The study also sheds new light on the “human shield hypothesis,” a working theory in wildlife-human interactions. This hypothesis suggests that prey species move to areas with higher human activity due to the presence of predators.
Instances of this behavior can be seen in Yellowstone National Park, where elk have moved near hiking trails, typically avoided by wolves and other large carnivores.
However, the human impact in areas like Yellowstone is typically less compared to other recreational spaces or farming, grazing, and residential developments. This has prompted scientists to question the efficacy of humans as a “shield” in such environments.
“In these areas with higher levels of human activity, it was unknown whether a mesopredator would perceive the apex predator or humans as the greater threat,” Prugh said.
“Here, we found that bobcats and coyotes perceived their apex predators as the greater threat, but their strategy of avoiding those large carnivores backfired by bringing them into contact with a much more effective predator: us.”
The research presents a sobering reminder of our role in reshaping wildlife interactions. As apex predators continue to reclaim their former habitats, our growing human footprint also modifies these ecosystems.
Balancing our presence with the needs of these animals becomes an ever more pressing issue. The dance between apex predators, mesopredators, and humans continues to play out, and only time will tell where this dynamic interaction will lead us.
The research was funded by the National Science Foundation, the Washington Department of Fish and Wildlife and the Australia Fulbright Program.
A “mesopredator” is a term used in the science of ecology to identify medium-sized, mid-ranking predators that are not apex predators. This category includes a broad variety of species across numerous animal groups, which can vary according to the specific ecosystem and food web under consideration.
Generally speaking, mesopredators are small to medium-sized carnivores that occupy an intermediate trophic level in food webs. Examples of mesopredators include raccoons, skunks, foxes, and coyotes in North America, or jackals and servals in Africa. In aquatic environments, mesopredators might include certain species of sharks or large fish.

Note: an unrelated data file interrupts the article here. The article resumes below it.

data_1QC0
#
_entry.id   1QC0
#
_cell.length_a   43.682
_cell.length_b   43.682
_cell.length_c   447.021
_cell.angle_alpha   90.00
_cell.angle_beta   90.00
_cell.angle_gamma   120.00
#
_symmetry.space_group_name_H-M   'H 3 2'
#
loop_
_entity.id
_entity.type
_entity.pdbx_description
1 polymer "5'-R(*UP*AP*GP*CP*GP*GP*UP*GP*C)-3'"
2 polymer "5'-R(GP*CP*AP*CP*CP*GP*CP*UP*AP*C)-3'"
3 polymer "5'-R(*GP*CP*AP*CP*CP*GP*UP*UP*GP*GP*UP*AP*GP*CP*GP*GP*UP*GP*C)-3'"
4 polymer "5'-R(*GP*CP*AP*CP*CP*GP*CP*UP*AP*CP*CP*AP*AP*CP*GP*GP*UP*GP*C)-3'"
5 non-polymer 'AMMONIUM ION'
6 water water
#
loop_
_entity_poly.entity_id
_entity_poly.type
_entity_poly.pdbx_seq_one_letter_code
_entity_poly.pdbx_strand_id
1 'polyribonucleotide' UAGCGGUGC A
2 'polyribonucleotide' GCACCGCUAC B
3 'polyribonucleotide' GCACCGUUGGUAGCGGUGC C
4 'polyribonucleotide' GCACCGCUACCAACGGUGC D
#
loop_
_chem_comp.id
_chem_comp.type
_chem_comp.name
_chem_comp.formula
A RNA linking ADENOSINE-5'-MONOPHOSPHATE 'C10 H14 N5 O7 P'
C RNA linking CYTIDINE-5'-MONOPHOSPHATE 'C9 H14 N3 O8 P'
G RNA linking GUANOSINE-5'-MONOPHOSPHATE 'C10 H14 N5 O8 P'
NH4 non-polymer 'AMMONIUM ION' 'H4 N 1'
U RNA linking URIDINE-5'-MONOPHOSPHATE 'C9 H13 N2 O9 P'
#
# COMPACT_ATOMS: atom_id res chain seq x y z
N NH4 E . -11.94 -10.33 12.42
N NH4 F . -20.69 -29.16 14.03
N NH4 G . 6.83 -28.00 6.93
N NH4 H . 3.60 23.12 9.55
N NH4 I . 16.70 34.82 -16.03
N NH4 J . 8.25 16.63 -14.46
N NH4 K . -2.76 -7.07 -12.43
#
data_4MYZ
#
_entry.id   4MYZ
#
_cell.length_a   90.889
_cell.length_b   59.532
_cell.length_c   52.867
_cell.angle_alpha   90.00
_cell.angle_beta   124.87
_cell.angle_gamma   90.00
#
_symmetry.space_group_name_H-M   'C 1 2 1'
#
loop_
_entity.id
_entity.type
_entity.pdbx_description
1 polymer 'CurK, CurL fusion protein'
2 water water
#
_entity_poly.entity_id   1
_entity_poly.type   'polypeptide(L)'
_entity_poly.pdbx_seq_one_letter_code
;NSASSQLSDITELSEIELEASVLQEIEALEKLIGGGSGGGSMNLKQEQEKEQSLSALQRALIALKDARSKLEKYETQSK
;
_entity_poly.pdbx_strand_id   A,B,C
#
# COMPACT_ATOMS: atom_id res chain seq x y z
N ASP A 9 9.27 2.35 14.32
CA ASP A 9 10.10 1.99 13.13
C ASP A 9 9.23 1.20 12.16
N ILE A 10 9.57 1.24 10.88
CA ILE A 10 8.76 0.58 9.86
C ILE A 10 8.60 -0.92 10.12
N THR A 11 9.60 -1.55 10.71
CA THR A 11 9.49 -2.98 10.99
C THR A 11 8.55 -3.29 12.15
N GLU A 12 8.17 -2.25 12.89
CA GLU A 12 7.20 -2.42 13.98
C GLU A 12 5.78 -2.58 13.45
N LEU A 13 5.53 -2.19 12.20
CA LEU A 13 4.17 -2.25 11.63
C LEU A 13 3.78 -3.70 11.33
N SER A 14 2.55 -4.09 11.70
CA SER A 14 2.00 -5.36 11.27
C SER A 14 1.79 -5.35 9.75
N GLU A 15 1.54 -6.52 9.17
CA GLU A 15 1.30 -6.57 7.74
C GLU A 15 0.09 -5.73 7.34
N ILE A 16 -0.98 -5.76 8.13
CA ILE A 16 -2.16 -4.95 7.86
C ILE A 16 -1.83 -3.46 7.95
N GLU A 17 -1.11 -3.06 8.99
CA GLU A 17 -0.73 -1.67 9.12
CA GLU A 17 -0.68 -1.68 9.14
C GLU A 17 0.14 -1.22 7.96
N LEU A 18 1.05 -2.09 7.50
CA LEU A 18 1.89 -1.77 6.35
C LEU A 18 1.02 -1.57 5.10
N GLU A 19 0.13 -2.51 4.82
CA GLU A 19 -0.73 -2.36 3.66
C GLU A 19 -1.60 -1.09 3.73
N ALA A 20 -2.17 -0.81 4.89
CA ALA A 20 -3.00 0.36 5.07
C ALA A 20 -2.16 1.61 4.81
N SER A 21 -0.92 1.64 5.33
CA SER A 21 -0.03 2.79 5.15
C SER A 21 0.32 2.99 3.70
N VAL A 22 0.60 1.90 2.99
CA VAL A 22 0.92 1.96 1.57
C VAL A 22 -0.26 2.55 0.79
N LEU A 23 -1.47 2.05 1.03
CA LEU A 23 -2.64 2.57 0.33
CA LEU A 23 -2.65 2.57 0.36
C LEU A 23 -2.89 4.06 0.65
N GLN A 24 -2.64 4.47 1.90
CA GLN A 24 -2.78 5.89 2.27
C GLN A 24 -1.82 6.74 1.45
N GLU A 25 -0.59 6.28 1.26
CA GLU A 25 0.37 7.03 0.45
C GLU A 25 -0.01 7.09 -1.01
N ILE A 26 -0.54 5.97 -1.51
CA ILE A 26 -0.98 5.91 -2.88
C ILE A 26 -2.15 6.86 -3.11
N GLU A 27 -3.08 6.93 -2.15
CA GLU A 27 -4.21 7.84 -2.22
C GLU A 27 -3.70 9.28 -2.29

One crucial role of mesopredators in an ecosystem is controlling the populations of smaller animals, usually herbivores or omnivores, which they prey upon. This relationship can help maintain a balance and biodiversity in the ecosystem.
However, the population and behavior of mesopredators are often controlled by larger predators, or apex predators. In ecosystems where apex predators have been removed or their populations significantly reduced (often due to human activity), mesopredators can become overabundant.
This situation, referred to as “mesopredator release,” can lead to declines in the prey species and overall biodiversity loss. For example, in the absence of wolves (an apex predator), coyote (a mesopredator) populations can increase, leading to declines in smaller mammal and bird populations.
Furthermore, as demonstrated in the study discussed earlier, mesopredators can have complex relationships with humans.
Some mesopredators have adapted well to human-dominated environments and can live in close proximity to human settlements (e.g., urban foxes or coyotes). However, this proximity can also make them more susceptible to threats such as vehicle collisions, hunting, trapping, or poisoning.
In terms of reproduction and survival rates, mesopredators can vary widely. Some species, like coyotes, can quickly adapt to a variety of environments and have relatively high reproduction rates, enabling their populations to sustain despite threats. In contrast, other mesopredators may reproduce more slowly or be more vulnerable to human activities, potentially leading to population declines in certain areas.
Overall, mesopredators play a vital role in maintaining the health and balance of ecosystems. Understanding their behavior, interactions with other species, and responses to human activity is essential for effective wildlife management and conservation strategies.